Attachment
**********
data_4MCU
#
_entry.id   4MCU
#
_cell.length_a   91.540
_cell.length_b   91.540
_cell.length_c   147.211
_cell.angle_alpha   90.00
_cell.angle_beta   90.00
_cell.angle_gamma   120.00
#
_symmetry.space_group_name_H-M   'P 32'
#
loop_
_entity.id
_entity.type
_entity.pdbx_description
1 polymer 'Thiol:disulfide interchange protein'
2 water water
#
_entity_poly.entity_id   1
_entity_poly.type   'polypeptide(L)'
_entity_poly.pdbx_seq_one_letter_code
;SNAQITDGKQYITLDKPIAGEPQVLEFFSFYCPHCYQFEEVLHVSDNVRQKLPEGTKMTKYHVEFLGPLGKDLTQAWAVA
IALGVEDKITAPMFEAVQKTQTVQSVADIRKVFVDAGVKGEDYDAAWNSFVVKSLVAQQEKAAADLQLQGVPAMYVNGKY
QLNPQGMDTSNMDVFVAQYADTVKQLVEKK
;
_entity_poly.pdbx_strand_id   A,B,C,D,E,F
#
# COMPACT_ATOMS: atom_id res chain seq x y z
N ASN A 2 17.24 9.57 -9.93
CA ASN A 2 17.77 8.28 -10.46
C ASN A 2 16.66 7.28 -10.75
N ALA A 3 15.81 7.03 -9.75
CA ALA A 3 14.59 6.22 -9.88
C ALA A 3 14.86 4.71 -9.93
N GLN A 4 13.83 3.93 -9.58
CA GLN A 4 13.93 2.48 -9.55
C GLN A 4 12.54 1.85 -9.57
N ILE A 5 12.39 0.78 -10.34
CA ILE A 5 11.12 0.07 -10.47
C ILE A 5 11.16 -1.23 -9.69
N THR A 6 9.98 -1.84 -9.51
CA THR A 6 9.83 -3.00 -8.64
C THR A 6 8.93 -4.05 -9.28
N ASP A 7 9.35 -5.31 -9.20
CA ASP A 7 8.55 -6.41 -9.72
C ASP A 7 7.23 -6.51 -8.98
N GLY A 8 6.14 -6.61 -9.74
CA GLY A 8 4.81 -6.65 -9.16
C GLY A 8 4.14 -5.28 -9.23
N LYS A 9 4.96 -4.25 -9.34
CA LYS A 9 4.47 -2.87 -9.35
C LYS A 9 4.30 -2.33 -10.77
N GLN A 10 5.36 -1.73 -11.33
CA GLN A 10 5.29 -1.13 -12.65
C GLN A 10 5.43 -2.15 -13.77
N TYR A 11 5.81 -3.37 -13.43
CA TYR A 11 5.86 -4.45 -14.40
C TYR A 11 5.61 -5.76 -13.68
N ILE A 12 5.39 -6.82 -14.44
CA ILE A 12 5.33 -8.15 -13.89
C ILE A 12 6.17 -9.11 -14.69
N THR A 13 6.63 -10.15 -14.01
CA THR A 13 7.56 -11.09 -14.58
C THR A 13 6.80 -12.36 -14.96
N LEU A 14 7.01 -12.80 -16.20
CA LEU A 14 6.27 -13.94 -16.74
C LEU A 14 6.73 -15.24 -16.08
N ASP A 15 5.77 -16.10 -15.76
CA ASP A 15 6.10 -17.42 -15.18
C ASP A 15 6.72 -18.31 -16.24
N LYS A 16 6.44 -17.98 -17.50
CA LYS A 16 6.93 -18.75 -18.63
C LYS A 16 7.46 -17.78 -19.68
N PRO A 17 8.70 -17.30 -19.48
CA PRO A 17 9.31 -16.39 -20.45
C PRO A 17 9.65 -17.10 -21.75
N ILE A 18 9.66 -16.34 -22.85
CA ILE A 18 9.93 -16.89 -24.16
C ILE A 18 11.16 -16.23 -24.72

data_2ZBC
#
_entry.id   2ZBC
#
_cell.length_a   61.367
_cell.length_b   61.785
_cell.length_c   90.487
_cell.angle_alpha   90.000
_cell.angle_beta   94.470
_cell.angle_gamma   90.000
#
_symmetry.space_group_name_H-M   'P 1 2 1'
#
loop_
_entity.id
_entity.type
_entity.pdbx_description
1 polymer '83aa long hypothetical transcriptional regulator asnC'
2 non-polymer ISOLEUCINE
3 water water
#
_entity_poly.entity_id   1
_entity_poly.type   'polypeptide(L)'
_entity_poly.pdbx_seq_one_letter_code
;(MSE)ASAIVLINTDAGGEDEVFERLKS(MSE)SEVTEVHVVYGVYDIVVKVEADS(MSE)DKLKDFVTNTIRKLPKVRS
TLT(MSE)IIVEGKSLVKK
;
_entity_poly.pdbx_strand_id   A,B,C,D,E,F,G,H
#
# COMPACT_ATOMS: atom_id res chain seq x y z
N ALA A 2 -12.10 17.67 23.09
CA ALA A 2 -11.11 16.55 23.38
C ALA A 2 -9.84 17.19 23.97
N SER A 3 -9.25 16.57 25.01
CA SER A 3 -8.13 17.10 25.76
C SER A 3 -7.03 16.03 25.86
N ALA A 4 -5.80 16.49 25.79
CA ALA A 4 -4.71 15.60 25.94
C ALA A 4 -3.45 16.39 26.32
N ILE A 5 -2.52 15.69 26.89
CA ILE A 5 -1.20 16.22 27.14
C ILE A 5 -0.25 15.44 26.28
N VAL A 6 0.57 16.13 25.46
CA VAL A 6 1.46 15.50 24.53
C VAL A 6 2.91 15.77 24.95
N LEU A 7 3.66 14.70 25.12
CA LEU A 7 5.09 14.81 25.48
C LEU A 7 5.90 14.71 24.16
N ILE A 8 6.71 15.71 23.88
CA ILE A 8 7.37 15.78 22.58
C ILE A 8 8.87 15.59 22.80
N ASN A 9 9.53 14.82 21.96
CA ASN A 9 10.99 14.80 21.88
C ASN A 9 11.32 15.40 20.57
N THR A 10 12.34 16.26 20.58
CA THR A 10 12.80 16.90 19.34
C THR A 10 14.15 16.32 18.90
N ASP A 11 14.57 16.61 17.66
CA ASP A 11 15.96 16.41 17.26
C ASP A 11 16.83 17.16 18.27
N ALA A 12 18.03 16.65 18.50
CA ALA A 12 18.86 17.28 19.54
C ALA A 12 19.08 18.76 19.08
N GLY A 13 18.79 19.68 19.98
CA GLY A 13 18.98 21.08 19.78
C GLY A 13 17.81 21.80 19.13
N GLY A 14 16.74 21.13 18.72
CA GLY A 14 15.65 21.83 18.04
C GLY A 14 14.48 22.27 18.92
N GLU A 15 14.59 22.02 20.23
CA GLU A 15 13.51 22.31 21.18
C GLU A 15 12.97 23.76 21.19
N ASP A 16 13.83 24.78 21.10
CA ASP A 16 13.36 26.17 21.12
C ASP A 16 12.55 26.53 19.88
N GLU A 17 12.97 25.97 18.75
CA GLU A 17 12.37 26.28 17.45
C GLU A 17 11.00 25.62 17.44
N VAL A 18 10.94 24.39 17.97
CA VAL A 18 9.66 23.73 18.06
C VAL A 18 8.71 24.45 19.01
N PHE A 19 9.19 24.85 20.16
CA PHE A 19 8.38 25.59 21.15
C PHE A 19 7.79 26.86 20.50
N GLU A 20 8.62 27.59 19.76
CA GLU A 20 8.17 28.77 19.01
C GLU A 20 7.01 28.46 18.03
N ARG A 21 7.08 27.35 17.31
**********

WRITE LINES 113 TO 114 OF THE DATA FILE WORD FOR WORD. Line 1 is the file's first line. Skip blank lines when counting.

CA ALA A 2 -11.11 16.55 23.38
C ALA A 2 -9.84 17.19 23.97